Welcome to another episode of Master Airbnb & Vacation Rentals with Vacation Home Help. Tim and I decided to discuss the airbnb economy today and how inflation is rearing its ugly head against both us hosts and our guests. First off, thank you for your support as we get this podcast off the group. We are doing this for those first time hosts that need a little boost to start off on the right foot.
Usually, when you start something new its because something bothers you, right? What bothered us the most is the lack of integrity in the industry. Many property managers sell you with unrealistic revenue expectations and do a half job, leaving your guests dissatisfied and you financially dissatisfied. Great contractors are hard to source, and many hosts are discouraged during the first 12 months either due to problems they did not expect or lackluster income.
Our podcast aims to help new hosts who want to do it themselves, without a property manager. Why? We feel that with the OTAs (Airbnb and VRBO) increasing their service fees and property managers exorbitant commissions, most vacation rental owners will not earn a dime. The margins, when you take a realistic view of the space are not as attractive as many vacation rental managers lead on. So tune in, we are here to bring you our experiences from the school of hard knocks.
Best of all, our podcast is completely free.
How inflation is impacting Airbnb hosts and guests
Here we are, August. Most hosts are experiencing a slow down with kids returning to school. Inflation is increasing the costs of hosting and renting. Everything from clean fees to supplies are going up, and consumers are feeling the pinch. Clean fees in some cases are 30% higher and nightly rates have gone up significantly. For those hosts furnishing a new rental property, the cost of setup really pinches the wallet…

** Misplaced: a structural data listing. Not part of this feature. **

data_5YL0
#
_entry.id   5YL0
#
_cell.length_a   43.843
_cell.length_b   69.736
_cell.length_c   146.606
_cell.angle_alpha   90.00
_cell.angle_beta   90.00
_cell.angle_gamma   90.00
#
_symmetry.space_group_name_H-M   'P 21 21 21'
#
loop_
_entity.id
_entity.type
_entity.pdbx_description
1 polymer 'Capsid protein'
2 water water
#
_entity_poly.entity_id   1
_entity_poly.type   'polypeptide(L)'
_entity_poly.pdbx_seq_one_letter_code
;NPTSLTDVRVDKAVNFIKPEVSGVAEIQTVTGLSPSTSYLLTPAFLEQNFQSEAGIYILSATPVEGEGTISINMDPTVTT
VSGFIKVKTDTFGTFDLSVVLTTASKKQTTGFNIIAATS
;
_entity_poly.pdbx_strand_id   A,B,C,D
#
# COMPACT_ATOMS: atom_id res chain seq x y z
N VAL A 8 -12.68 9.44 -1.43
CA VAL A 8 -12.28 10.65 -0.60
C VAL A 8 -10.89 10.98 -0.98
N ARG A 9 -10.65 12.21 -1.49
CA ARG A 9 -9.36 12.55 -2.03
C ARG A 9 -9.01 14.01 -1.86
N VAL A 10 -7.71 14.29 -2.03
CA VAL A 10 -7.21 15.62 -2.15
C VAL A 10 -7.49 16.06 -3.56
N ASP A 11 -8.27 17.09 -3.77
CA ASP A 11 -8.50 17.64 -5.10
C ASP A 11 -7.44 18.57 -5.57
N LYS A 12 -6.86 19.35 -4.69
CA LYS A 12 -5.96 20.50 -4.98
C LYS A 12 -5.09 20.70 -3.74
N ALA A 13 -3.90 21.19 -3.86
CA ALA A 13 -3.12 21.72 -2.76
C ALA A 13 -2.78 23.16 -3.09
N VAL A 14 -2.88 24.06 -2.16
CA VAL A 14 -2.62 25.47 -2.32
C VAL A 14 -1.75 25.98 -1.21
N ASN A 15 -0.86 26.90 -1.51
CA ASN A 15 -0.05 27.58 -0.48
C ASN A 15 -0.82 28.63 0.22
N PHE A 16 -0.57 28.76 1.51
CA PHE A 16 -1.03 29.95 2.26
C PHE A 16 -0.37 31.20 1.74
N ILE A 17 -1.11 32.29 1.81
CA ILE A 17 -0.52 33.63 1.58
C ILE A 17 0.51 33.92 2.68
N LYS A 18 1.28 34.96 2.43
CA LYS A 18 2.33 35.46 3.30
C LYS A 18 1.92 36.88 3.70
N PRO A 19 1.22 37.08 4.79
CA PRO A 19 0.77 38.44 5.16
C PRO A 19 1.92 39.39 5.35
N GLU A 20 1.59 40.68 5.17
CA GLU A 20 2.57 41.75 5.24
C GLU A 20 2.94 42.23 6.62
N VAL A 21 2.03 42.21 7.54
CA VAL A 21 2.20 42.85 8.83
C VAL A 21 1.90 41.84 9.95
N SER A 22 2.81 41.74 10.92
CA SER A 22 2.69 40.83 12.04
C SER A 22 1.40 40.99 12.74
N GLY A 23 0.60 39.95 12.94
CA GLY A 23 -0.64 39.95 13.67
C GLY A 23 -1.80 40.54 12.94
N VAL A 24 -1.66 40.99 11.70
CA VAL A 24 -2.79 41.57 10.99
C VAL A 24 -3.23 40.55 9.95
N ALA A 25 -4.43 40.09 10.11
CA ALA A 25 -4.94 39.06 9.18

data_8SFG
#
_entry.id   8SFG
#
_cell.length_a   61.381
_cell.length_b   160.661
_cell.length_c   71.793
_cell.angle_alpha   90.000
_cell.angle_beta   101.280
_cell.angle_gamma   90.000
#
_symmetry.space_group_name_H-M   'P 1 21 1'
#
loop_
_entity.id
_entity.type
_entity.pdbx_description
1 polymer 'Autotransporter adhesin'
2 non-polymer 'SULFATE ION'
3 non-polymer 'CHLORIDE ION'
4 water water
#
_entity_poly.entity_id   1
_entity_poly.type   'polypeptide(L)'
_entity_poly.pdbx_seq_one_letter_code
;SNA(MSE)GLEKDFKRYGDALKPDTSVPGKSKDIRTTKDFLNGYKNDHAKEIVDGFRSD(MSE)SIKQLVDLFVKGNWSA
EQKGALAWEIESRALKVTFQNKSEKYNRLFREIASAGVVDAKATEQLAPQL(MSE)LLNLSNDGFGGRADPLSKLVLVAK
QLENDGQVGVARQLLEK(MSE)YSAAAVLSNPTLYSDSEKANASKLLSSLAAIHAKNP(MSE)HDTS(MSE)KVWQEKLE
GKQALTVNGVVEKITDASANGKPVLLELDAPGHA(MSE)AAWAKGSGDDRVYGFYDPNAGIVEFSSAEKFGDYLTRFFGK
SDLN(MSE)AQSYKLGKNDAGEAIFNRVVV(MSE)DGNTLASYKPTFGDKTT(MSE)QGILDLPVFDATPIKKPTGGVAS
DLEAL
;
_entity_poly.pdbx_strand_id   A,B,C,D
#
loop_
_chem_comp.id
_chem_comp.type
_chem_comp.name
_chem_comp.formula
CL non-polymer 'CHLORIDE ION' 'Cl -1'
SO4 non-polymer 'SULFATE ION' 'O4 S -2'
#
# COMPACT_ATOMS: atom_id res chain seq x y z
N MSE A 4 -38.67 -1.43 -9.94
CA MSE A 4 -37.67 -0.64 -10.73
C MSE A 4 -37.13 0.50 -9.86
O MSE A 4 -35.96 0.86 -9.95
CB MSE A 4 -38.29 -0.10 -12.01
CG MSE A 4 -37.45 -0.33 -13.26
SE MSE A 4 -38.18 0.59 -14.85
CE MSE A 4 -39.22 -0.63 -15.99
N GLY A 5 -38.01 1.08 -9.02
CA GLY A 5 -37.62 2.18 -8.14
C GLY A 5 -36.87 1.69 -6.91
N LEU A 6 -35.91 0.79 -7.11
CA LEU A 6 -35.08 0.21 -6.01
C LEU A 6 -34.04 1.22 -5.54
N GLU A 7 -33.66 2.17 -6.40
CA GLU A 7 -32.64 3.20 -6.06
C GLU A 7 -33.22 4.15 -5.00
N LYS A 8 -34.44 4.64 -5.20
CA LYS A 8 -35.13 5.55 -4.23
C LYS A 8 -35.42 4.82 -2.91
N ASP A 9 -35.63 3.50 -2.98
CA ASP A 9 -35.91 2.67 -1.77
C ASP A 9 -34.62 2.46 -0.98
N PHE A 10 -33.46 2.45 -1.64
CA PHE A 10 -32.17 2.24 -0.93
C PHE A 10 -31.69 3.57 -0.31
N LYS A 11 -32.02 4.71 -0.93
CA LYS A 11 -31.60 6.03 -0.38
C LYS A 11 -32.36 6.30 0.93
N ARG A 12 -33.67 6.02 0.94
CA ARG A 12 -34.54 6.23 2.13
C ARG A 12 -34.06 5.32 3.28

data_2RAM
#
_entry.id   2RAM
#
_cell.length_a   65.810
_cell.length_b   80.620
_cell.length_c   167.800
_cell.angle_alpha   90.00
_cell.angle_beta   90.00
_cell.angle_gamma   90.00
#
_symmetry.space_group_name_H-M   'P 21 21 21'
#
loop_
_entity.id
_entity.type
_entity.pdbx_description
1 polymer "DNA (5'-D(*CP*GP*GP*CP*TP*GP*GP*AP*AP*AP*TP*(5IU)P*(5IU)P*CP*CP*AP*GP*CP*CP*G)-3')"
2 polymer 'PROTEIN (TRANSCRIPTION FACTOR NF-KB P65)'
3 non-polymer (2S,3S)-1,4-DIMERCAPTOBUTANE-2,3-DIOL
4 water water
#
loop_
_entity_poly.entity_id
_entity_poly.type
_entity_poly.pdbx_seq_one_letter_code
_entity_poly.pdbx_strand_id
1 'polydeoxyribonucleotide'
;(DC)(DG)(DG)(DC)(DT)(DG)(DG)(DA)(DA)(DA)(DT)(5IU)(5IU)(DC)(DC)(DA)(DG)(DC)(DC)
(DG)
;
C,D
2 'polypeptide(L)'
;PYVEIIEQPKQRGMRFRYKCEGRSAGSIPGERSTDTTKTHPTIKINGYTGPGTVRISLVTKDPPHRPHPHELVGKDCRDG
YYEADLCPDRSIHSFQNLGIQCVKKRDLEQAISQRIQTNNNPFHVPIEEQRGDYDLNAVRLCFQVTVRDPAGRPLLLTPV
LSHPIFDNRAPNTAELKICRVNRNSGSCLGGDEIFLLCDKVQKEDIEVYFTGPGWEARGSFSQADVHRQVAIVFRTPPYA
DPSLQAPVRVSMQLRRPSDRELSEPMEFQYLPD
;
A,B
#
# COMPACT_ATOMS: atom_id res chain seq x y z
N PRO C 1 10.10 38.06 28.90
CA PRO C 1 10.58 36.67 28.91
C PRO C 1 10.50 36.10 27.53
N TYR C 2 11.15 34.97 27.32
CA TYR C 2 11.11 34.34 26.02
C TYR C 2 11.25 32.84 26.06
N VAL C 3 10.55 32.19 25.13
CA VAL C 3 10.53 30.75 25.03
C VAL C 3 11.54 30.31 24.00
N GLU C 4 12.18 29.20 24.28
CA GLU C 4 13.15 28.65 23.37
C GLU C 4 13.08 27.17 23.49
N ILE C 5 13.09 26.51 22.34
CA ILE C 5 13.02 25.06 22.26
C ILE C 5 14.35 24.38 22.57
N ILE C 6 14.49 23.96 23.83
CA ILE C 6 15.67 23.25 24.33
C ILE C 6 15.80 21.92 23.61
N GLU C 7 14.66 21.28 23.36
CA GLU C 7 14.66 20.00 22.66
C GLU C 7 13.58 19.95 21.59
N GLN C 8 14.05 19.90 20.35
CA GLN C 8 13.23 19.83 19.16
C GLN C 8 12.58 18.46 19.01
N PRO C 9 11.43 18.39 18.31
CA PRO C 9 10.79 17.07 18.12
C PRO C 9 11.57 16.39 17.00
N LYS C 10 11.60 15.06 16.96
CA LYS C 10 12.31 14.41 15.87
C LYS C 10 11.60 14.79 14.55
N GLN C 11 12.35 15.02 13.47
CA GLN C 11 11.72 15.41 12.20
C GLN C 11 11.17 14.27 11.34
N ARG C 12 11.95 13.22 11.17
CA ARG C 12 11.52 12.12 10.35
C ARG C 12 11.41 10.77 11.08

Don’t panic, here is how to prepare your airbnb for slow season
First off, don’t panic. Stay calm. Every area of the country has an off-season. Reducing your rates slightly or running a promotion (think 10-25% off for dates that would sit empty) may work for your slow season. Remember, not all seasons will be fully occupied.
Try not to compete on price alone, it is a losing war with vacation rentals…
Try to differentiate yourself from your competitors by adding a theme room or setting a nice welcome gift out for each guests. There is a glut of inventory on the market and the best way to keep guests happy and a full calendar is to differentiate yourself. This can be through service, decor, experience, or marketing.
Stay grounded, review your financial model, projections, and yes…expectations
While no one is a fan of slow season, times like these are great to reflect, review, and tweak your business model. Ask yourself, are your projections and nightly rates realistic? Do you need to tweak a few things to entice more guests and run a tighter ship? Self-reflection is a cornerstone of any successful host, use this slow period to make necessary repairs, renovations, and tweaks so you can enter busy season with a bang.
Listen to the podcast episode here…
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